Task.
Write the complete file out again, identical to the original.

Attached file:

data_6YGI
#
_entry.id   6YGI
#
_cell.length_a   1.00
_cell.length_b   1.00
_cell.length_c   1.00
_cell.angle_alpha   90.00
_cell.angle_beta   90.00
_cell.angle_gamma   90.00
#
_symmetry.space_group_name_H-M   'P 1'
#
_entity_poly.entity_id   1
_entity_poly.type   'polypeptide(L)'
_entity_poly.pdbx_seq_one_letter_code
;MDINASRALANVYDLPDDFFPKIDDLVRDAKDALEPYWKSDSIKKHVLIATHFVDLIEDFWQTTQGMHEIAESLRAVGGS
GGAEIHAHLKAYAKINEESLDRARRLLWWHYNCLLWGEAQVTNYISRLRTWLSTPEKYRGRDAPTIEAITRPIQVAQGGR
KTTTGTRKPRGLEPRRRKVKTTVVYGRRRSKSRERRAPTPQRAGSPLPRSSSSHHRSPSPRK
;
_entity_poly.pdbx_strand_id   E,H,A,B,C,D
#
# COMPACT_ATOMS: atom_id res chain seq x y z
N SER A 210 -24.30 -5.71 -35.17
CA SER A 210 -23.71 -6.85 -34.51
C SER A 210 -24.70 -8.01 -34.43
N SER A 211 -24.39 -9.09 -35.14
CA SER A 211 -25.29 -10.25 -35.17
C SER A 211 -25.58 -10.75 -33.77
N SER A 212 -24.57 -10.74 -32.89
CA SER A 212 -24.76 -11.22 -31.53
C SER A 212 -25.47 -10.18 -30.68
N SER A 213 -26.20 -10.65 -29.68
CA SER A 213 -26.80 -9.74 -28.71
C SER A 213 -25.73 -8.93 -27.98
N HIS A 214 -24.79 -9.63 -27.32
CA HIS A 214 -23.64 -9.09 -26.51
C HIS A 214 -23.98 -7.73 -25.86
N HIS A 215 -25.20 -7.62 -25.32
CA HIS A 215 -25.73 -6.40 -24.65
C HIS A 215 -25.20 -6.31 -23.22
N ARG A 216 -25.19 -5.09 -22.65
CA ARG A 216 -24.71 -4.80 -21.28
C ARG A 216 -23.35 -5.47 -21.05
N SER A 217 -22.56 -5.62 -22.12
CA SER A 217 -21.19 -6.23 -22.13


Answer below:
data_6YGI
#
_entry.id   6YGI
#
_cell.length_a   1.00
_cell.length_b   1.00
_cell.length_c   1.00
_cell.angle_alpha   90.00
_cell.angle_beta   90.00
_cell.angle_gamma   90.00
#
_symmetry.space_group_name_H-M   'P 1'
#
_entity_poly.entity_id   1
_entity_poly.type   'polypeptide(L)'
_entity_poly.pdbx_seq_one_letter_code
;MDINASRALANVYDLPDDFFPKIDDLVRDAKDALEPYWKSDSIKKHVLIATHFVDLIEDFWQTTQGMHEIAESLRAVGGS
GGAEIHAHLKAYAKINEESLDRARRLLWWHYNCLLWGEAQVTNYISRLRTWLSTPEKYRGRDAPTIEAITRPIQVAQGGR
KTTTGTRKPRGLEPRRRKVKTTVVYGRRRSKSRERRAPTPQRAGSPLPRSSSSHHRSPSPRK
;
_entity_poly.pdbx_strand_id   E,H,A,B,C,D
#
# COMPACT_ATOMS: atom_id res chain seq x y z
N SER A 210 -24.30 -5.71 -35.17
CA SER A 210 -23.71 -6.85 -34.51
C SER A 210 -24.70 -8.01 -34.43
N SER A 211 -24.39 -9.09 -35.14
CA SER A 211 -25.29 -10.25 -35.17
C SER A 211 -25.58 -10.75 -33.77
N SER A 212 -24.57 -10.74 -32.89
CA SER A 212 -24.76 -11.22 -31.53
C SER A 212 -25.47 -10.18 -30.68
N SER A 213 -26.20 -10.65 -29.68
CA SER A 213 -26.80 -9.74 -28.71
C SER A 213 -25.73 -8.93 -27.98
N HIS A 214 -24.79 -9.63 -27.32
CA HIS A 214 -23.64 -9.09 -26.51
C HIS A 214 -23.98 -7.73 -25.86
N HIS A 215 -25.20 -7.62 -25.32
CA HIS A 215 -25.73 -6.40 -24.65
C HIS A 215 -25.20 -6.31 -23.22
N ARG A 216 -25.19 -5.09 -22.65
CA ARG A 216 -24.71 -4.80 -21.28
C ARG A 216 -23.35 -5.47 -21.05
N SER A 217 -22.56 -5.62 -22.12
CA SER A 217 -21.19 -6.23 -22.13